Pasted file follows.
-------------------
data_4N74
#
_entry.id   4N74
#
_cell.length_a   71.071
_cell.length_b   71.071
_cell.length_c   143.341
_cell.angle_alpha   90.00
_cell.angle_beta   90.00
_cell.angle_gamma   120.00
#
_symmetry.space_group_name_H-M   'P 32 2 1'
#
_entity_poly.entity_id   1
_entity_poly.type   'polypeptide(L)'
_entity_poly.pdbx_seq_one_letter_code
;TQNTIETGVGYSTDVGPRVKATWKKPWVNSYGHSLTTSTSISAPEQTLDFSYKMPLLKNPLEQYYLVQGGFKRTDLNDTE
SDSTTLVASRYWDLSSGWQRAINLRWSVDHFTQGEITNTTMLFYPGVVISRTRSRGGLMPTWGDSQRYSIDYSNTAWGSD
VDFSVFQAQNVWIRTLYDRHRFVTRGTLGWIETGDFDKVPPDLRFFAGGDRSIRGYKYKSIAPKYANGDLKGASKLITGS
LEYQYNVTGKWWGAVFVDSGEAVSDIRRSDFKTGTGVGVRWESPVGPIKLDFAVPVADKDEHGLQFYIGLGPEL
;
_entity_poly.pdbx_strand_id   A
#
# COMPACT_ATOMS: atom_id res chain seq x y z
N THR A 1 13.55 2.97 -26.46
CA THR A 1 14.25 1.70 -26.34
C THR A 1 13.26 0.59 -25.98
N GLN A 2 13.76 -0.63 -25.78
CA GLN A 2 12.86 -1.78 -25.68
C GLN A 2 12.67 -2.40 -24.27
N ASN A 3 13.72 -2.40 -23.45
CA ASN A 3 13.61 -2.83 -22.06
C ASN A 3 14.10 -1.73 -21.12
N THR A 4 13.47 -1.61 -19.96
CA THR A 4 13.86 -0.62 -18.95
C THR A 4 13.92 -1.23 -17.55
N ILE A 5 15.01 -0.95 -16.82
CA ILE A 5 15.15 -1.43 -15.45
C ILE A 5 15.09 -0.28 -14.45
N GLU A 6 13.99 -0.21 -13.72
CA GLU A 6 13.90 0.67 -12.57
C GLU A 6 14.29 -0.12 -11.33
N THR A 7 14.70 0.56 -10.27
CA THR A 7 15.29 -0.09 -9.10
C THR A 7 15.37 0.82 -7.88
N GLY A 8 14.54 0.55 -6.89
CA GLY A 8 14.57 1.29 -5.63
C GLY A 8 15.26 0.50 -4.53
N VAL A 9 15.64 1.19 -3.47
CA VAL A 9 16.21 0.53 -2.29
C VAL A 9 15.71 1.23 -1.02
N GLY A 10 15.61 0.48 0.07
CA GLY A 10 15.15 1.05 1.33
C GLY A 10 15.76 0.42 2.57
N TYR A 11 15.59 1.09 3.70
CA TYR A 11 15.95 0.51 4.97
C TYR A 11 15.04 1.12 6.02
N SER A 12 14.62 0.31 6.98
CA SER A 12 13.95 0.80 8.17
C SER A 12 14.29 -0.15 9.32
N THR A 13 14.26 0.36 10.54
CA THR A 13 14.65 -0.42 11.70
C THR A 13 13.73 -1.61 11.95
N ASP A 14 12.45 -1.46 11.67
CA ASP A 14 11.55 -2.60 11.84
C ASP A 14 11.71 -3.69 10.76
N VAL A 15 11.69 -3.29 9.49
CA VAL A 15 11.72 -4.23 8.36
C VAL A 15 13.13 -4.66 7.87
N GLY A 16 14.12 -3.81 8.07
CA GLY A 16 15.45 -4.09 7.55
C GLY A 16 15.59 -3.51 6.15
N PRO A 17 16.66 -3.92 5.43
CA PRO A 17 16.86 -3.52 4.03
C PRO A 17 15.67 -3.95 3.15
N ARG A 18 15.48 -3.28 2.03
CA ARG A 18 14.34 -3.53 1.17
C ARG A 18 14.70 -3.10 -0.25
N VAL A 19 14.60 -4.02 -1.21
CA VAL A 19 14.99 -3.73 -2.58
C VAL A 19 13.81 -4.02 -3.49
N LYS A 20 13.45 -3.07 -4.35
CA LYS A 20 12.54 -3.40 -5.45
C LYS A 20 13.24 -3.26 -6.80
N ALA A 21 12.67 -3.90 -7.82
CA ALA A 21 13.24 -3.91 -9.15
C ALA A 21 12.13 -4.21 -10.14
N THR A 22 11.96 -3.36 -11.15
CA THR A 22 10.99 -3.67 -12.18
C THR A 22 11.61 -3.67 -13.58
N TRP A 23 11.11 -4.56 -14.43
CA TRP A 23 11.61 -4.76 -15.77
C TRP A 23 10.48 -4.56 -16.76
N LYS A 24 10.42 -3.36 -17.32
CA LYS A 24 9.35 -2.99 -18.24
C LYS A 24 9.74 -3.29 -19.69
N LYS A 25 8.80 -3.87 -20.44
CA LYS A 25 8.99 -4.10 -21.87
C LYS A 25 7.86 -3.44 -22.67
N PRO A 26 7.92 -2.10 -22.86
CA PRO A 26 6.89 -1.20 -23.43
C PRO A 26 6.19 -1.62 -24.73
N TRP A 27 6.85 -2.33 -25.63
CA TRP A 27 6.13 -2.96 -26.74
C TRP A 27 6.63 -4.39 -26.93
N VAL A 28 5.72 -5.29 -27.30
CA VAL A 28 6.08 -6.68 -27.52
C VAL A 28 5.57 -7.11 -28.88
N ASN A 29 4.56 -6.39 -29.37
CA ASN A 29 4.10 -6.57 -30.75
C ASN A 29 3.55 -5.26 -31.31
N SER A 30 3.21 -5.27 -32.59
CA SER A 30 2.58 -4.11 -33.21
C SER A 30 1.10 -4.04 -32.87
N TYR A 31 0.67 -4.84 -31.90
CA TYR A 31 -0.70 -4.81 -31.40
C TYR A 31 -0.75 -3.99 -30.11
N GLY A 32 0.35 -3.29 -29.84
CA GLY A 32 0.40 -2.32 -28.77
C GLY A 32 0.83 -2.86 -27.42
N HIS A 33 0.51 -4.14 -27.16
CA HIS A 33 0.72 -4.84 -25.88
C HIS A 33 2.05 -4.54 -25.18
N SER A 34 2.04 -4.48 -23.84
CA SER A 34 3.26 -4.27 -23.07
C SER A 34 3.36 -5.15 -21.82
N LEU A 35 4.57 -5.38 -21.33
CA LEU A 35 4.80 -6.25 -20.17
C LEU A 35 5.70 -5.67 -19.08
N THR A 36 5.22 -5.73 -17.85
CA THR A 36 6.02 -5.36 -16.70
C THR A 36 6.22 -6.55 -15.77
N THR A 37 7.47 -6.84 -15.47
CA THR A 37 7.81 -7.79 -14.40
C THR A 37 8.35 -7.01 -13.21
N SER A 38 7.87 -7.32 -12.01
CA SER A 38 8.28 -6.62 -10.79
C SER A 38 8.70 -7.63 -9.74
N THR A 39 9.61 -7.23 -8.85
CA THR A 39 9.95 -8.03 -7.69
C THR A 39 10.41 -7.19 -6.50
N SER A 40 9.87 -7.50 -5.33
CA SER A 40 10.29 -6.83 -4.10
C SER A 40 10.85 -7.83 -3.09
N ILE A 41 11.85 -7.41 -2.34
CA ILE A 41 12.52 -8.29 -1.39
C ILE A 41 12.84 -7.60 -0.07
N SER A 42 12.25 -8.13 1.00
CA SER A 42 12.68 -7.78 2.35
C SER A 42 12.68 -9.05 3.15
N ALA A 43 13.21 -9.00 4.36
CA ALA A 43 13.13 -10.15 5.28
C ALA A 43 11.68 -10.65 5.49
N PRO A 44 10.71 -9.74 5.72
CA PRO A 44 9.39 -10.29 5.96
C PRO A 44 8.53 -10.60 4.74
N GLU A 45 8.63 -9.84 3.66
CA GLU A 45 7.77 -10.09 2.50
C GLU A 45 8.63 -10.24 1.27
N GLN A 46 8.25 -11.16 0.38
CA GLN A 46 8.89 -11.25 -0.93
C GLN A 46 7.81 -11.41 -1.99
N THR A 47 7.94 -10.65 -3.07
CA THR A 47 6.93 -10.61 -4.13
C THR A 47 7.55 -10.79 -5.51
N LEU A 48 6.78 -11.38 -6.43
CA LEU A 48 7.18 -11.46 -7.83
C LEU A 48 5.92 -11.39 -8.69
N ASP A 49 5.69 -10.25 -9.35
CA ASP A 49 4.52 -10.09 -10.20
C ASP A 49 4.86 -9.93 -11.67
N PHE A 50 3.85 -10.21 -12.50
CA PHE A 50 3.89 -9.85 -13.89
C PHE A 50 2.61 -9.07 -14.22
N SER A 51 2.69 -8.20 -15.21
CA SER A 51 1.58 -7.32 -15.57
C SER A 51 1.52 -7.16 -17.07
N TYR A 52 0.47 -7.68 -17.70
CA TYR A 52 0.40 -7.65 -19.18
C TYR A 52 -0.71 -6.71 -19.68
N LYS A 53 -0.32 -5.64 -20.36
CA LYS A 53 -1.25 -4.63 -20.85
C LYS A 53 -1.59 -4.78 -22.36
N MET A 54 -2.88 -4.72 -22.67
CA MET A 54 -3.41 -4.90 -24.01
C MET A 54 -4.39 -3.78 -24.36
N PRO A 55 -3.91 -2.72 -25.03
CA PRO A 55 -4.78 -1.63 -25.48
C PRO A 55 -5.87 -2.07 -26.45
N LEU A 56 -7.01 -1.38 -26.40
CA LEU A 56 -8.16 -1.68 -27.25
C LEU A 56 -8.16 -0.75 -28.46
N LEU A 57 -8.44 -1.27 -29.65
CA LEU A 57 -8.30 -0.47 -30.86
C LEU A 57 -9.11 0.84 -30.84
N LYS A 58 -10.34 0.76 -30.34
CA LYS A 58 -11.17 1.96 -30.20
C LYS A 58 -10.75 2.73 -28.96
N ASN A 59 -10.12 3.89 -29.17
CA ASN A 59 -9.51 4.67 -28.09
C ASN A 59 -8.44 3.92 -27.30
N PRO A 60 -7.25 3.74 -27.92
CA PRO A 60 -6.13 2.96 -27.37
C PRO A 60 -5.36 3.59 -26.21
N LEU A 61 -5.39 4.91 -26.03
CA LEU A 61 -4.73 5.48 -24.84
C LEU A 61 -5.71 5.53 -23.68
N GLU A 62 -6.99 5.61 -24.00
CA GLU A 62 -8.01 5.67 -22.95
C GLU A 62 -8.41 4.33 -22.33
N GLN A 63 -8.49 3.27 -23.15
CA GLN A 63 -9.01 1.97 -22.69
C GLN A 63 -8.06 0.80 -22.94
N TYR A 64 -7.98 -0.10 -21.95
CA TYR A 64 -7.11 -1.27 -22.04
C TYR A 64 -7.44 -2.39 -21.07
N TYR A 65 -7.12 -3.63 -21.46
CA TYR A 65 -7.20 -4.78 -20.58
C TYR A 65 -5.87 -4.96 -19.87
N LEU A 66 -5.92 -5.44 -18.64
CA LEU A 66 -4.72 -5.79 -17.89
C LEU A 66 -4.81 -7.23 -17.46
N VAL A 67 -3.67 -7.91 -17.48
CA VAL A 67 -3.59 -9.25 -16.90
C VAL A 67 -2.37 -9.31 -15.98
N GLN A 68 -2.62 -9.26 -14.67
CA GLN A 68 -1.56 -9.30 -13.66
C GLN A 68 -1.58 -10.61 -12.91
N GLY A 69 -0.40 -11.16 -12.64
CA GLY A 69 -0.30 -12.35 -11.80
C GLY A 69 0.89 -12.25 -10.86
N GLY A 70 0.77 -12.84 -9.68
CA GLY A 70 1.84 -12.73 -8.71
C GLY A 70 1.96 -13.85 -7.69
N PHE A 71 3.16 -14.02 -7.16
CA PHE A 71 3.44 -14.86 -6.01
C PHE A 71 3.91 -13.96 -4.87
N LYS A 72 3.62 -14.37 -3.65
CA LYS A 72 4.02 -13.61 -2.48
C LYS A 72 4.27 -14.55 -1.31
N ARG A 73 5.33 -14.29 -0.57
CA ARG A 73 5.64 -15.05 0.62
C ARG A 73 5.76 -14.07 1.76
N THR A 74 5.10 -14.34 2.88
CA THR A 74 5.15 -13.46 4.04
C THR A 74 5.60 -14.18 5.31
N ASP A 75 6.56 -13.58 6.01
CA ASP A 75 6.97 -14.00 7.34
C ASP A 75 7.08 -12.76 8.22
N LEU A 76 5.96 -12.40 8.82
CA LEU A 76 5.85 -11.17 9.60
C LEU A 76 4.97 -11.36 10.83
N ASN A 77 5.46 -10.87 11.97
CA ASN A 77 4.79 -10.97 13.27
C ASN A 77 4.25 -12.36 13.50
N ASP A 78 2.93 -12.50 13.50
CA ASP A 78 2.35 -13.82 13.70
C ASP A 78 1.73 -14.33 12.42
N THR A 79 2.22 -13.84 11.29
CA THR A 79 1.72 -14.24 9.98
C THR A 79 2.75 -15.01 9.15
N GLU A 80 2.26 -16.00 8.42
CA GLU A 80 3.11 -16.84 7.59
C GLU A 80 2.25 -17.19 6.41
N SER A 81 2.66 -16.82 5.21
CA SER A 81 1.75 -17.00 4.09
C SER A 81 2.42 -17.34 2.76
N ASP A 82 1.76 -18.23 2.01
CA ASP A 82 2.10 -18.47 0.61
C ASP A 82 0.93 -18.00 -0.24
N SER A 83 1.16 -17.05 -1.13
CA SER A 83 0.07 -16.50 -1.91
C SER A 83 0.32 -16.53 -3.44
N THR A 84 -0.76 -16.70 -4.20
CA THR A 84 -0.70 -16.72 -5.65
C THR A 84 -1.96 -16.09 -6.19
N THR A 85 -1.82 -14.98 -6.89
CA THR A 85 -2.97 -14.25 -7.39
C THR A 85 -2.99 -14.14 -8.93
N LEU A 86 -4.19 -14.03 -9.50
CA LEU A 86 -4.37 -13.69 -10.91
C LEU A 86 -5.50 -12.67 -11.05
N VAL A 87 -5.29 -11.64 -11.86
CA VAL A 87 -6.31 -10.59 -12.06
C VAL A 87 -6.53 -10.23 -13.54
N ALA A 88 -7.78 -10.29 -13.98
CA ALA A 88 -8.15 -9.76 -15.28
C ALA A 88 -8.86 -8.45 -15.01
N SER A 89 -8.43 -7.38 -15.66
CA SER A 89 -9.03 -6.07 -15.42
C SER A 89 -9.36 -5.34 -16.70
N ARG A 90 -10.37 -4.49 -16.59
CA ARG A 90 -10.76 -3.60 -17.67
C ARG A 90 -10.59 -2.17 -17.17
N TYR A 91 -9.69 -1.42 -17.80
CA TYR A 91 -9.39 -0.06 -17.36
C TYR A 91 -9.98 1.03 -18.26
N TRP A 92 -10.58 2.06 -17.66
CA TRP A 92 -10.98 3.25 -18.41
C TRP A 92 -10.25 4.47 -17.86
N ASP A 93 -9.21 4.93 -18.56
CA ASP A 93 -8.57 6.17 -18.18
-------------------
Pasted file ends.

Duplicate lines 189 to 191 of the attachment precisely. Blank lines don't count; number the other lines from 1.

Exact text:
C PRO A 55 -5.87 -2.07 -26.45
N LEU A 56 -7.01 -1.38 -26.40
CA LEU A 56 -8.16 -1.68 -27.25